Harry's Homecoming
Falcons take Douglas in third round of draft

By Doug Gorman


Former Jonesboro wide receiver Harry Douglas is coming home-litterally.

Douglas, who turned into quarterback Brian Brohms' go-to wide receiver at the University of Louisville, was drafted Sunday by the Atlanta Falcons in the third round with the 84th overall pick.

Douglas' selection completes a busy, but happy weekend for his family. On Friday, younger brother Toney, who is the starting point guard on the Florida State basketball team, graduated with a degree in Social Sciences. Toney still has one year of eligibility left with the Seminoles before embarking on a career in the NBA.

The former Jonesboro standout will be remembered for helping lift Louisville from a mediocre football team to one that now competes in the national spot light.

"When we came in to Louisville in 2003, it was on the up-rise, but look where it is now," Douglas said. "It competes for titles and goes to bowl games."

During his early high school days, Harry Douglas was known more for his ability to dribble and shoot the basketball, and many of the so-called experts thought his ticket to athletic stardom was on the court, not the gridiron.

As a senior, he helped lead Jonesboro to the state championship basketball game where it lost to Wheeler.

Toney and Harry teamed up for their state championship basketball run with Darrell Robertson and Jamal Lewis, who went on to stellar football careers at Georgia Tech, and were waiting out their own draft selections on Sunday.

"That was a special time back in Jonesboro," Douglas said. "That's what I am going to tell my kids and grand kids about."

Former Jonesboro basketball coach Mack Cain, who is now the boys basketball coach and A.D. at Northgate High School, coached the athletic group and knew their was something special about the group the moment he met them.

"Character is the first thing that comes to mind when you think about these kids," Cain said. "There was just something special about this group. They were great athletes, but they also had great work ethic."

Douglas didn't step on the gridiron at Jonesboro until his junior season, but helped lead the Cardinals to some of their best football moments in school history. During the 2002 season, Douglas' senior year, Jonesboro went 7-4 and made the playoffs.

The team hasn't made the playoffs since.

Even though his football experience was limited, his speed and ability to catch anything thrown in his direction, drew the attention of Louisville.

One he arrived on campus, some questioned whether at 5-feet, 11- inches, he was too short to play major college football.

Douglas proved the critics wrong, becoming a key part of the Cardinals' offense, especially during his final two seasons as his reception totals increased each year.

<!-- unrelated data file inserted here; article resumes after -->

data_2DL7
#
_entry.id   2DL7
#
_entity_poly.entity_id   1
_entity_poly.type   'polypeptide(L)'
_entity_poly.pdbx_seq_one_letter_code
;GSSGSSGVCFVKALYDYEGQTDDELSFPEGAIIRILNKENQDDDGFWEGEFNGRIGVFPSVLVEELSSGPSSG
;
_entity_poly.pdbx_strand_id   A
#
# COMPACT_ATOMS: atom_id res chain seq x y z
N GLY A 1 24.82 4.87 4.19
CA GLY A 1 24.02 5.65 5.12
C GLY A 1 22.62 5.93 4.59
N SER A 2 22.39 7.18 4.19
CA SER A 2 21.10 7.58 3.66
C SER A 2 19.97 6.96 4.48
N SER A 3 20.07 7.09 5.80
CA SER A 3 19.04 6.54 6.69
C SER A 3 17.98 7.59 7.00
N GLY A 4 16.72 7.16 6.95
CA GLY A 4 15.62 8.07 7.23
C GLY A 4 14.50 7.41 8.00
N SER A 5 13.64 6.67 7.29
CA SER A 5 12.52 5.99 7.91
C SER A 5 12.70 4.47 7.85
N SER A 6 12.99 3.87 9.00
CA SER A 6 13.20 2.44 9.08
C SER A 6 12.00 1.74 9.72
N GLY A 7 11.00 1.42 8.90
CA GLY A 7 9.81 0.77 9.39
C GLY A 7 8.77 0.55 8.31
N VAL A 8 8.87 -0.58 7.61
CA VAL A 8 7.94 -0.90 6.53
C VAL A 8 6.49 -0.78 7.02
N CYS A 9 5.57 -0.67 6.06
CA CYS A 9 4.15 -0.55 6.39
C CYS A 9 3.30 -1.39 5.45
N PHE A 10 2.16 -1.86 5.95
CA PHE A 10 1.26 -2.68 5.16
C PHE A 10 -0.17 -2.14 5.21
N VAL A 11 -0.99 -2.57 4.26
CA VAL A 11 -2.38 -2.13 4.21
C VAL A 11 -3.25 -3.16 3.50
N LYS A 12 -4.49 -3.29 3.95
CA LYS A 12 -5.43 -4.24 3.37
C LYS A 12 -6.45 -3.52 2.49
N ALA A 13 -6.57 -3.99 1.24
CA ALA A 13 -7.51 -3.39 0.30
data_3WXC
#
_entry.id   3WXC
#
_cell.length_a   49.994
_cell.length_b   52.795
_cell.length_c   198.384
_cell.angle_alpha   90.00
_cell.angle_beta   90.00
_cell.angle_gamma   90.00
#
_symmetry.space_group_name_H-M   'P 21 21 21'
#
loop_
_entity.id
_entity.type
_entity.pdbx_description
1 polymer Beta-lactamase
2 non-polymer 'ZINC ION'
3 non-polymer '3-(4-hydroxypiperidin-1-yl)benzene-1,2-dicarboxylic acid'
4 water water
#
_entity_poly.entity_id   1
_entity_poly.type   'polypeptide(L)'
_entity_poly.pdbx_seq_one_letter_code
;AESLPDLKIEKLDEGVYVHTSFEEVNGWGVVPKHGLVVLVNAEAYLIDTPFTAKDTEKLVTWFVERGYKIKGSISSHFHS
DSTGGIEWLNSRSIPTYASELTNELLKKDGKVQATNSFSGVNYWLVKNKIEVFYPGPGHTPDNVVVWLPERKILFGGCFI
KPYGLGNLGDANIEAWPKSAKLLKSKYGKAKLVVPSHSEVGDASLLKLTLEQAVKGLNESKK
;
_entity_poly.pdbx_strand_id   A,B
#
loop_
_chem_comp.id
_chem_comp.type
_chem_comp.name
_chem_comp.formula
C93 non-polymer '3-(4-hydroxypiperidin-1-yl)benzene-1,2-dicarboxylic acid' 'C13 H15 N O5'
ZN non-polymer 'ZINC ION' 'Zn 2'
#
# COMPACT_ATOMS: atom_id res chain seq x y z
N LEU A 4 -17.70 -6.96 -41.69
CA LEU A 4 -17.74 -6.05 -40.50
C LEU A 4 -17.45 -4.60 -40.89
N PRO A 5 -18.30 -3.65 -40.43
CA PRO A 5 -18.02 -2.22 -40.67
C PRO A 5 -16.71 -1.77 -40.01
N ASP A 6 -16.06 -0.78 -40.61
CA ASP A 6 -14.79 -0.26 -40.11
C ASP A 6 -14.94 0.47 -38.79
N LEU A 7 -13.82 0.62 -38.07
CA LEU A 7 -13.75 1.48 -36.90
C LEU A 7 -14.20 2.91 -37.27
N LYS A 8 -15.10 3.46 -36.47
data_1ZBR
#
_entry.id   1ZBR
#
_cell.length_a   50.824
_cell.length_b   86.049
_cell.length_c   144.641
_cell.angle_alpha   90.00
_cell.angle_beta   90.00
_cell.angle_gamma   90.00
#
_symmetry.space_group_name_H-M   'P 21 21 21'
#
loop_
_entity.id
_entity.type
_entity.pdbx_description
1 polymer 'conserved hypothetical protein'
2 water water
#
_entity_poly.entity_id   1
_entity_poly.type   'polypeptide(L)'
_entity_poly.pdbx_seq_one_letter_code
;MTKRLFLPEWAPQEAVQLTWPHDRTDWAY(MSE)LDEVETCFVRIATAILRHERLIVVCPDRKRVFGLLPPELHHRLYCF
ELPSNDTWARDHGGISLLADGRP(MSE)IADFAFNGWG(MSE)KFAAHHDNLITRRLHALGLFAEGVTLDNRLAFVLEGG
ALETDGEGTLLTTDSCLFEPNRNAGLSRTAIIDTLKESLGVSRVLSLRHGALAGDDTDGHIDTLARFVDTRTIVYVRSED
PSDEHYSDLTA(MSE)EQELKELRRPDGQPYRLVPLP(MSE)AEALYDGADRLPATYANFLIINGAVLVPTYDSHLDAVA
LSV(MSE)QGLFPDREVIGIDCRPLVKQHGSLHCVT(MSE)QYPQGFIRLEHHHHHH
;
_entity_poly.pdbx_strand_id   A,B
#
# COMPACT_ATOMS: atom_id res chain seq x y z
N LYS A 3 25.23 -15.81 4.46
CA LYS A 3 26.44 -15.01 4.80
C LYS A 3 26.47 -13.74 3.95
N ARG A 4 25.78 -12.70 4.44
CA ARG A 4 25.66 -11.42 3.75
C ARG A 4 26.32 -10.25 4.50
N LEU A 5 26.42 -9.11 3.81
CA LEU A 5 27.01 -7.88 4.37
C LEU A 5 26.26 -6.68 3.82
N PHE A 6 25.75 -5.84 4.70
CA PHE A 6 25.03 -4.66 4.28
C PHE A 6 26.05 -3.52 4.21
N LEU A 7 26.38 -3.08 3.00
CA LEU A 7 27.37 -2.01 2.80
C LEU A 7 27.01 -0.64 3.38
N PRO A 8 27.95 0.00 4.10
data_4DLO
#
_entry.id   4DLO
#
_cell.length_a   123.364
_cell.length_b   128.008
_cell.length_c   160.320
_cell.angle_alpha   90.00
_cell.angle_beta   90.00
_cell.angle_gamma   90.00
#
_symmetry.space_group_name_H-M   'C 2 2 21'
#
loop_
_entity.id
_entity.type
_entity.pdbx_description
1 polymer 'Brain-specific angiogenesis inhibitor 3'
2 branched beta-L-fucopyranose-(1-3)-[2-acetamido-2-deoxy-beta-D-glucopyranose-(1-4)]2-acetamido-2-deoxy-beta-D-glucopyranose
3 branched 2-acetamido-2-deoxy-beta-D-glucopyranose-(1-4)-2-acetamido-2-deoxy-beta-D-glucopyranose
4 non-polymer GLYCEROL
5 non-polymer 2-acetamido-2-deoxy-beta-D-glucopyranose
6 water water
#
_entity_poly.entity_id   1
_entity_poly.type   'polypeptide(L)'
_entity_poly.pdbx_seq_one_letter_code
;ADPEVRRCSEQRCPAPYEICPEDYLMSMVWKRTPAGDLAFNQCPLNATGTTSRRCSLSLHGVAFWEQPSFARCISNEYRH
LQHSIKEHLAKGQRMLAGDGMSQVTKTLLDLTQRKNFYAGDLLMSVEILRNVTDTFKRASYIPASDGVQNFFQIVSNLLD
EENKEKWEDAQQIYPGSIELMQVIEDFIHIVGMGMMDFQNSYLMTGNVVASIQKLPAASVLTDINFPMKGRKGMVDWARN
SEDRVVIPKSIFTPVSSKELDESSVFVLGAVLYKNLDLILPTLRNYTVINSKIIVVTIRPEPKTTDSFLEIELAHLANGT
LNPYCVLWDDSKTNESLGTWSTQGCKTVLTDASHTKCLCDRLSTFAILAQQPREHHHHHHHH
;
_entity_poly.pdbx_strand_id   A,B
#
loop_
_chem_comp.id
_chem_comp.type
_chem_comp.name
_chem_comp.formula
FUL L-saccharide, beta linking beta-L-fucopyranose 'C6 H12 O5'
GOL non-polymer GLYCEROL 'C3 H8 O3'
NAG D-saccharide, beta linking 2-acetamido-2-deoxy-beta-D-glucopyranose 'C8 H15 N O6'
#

"I always believed in myself, and my family believed in me, all my coaches at Jonesboro, (Mack) Cain, (Dan) Maehlman and coach (Arlen) Batia believed in me. I just wanted to out there and prove all the critics wrong," Douglas said.

As a freshman, Douglas only caught five passes. As a sophomore, he increased those numbers to 27, with two TDs, but by his junior year, he was one of the Big East Conference's most prolific wide receivers, hauling in 70 passes for 1,265 yards and six TDs.

Last year, Douglas caught 71 passes, for 1,159 yards and seven TDs.

During his junior season, Douglas led the Cardinals to a 12-1 season and a 24-13 victory over Wake Forest in the Orange Bowl.

Douglas also took care of business in the class room, earning a degree in Political Science before his final year of eligibility even began.

The newest member of the Atlanta Falcons spent time this past summer working in several law firms in Louisville.

Along the way, he earned many academic accolades to go along with his on-the-field awards.

No one is prouder than his father, Harry II, who has been the guiding force behind his sons' athletic careers.

" He is probably going to put a lot of fans in the stands, because he is well known in the metro area. (Falcons owner) Arthur (Blank) needs to get ready to print some No. 85 jerseys because they are going to sell like hot cakes.," Harry II said about his son. "It shows what kind of kid he really is. He wants to be a lawyer some day. He could be the commissioner of the N FL one day."

If everything goes as planned, Douglas could one day be hauling in touchdown passes from another former Southern Crescent product, D.J. Shockley.

Shockley, who played football quarterback at North Clayton and the University of Georgia, is in his second year with the Falcons.

"It says a whole lot about the kids that come out of this area," Harry II said.